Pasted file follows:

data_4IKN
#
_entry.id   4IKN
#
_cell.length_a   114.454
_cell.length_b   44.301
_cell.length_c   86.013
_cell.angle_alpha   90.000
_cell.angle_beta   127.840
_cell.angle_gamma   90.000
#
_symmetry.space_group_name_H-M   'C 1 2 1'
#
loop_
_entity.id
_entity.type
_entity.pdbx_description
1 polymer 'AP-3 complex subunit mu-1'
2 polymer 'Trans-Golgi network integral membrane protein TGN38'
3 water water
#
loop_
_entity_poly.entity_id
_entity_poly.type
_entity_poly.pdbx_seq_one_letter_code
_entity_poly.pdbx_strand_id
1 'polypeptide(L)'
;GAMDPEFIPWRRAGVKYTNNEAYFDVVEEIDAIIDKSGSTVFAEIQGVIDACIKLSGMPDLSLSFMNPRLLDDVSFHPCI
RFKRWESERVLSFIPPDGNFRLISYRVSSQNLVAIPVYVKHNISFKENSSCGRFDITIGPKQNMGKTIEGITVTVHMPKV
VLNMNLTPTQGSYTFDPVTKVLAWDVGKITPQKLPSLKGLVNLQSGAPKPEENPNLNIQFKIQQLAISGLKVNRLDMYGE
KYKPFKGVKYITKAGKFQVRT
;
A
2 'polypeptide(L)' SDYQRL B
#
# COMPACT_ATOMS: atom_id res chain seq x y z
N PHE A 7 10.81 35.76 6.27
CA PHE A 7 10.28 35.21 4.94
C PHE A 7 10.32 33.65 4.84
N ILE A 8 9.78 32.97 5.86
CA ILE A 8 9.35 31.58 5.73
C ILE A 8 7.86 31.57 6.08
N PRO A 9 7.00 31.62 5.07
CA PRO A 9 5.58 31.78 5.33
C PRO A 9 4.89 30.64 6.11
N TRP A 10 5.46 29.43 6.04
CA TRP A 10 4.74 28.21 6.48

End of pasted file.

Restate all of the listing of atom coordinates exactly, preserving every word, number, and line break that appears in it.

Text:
data_4IKN
#
_entry.id   4IKN
#
_cell.length_a   114.454
_cell.length_b   44.301
_cell.length_c   86.013
_cell.angle_alpha   90.000
_cell.angle_beta   127.840
_cell.angle_gamma   90.000
#
_symmetry.space_group_name_H-M   'C 1 2 1'
#
loop_
_entity.id
_entity.type
_entity.pdbx_description
1 polymer 'AP-3 complex subunit mu-1'
2 polymer 'Trans-Golgi network integral membrane protein TGN38'
3 water water
#
loop_
_entity_poly.entity_id
_entity_poly.type
_entity_poly.pdbx_seq_one_letter_code
_entity_poly.pdbx_strand_id
1 'polypeptide(L)'
;GAMDPEFIPWRRAGVKYTNNEAYFDVVEEIDAIIDKSGSTVFAEIQGVIDACIKLSGMPDLSLSFMNPRLLDDVSFHPCI
RFKRWESERVLSFIPPDGNFRLISYRVSSQNLVAIPVYVKHNISFKENSSCGRFDITIGPKQNMGKTIEGITVTVHMPKV
VLNMNLTPTQGSYTFDPVTKVLAWDVGKITPQKLPSLKGLVNLQSGAPKPEENPNLNIQFKIQQLAISGLKVNRLDMYGE
KYKPFKGVKYITKAGKFQVRT
;
A
2 'polypeptide(L)' SDYQRL B
#
# COMPACT_ATOMS: atom_id res chain seq x y z
N PHE A 7 10.81 35.76 6.27
CA PHE A 7 10.28 35.21 4.94
C PHE A 7 10.32 33.65 4.84
N ILE A 8 9.78 32.97 5.86
CA ILE A 8 9.35 31.58 5.73
C ILE A 8 7.86 31.57 6.08
N PRO A 9 7.00 31.62 5.07
CA PRO A 9 5.58 31.78 5.33
C PRO A 9 4.89 30.64 6.11
N TRP A 10 5.46 29.43 6.04
CA TRP A 10 4.74 28.21 6.48